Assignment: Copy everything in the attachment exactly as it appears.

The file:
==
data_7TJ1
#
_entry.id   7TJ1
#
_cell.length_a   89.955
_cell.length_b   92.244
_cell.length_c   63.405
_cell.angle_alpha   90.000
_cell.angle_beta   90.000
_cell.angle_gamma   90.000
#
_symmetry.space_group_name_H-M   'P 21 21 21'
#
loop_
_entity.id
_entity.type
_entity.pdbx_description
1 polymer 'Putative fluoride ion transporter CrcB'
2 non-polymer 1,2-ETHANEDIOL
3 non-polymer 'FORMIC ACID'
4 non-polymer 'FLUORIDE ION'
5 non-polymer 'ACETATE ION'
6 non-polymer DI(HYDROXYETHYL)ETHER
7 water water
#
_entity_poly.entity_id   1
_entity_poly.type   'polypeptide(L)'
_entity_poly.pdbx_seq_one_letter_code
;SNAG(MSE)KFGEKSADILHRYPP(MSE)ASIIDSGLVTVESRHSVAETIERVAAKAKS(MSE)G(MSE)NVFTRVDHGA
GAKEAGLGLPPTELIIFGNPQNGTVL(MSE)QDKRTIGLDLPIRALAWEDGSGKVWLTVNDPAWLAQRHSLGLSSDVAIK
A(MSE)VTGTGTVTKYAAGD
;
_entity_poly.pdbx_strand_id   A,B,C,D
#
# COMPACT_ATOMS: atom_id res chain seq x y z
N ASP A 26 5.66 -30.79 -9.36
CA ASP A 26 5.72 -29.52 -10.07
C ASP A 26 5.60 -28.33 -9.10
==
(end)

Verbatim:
data_7TJ1
#
_entry.id   7TJ1
#
_cell.length_a   89.955
_cell.length_b   92.244
_cell.length_c   63.405
_cell.angle_alpha   90.000
_cell.angle_beta   90.000
_cell.angle_gamma   90.000
#
_symmetry.space_group_name_H-M   'P 21 21 21'
#
loop_
_entity.id
_entity.type
_entity.pdbx_description
1 polymer 'Putative fluoride ion transporter CrcB'
2 non-polymer 1,2-ETHANEDIOL
3 non-polymer 'FORMIC ACID'
4 non-polymer 'FLUORIDE ION'
5 non-polymer 'ACETATE ION'
6 non-polymer DI(HYDROXYETHYL)ETHER
7 water water
#
_entity_poly.entity_id   1
_entity_poly.type   'polypeptide(L)'
_entity_poly.pdbx_seq_one_letter_code
;SNAG(MSE)KFGEKSADILHRYPP(MSE)ASIIDSGLVTVESRHSVAETIERVAAKAKS(MSE)G(MSE)NVFTRVDHGA
GAKEAGLGLPPTELIIFGNPQNGTVL(MSE)QDKRTIGLDLPIRALAWEDGSGKVWLTVNDPAWLAQRHSLGLSSDVAIK
A(MSE)VTGTGTVTKYAAGD
;
_entity_poly.pdbx_strand_id   A,B,C,D
#
# COMPACT_ATOMS: atom_id res chain seq x y z
N ASP A 26 5.66 -30.79 -9.36
CA ASP A 26 5.72 -29.52 -10.07
C ASP A 26 5.60 -28.33 -9.10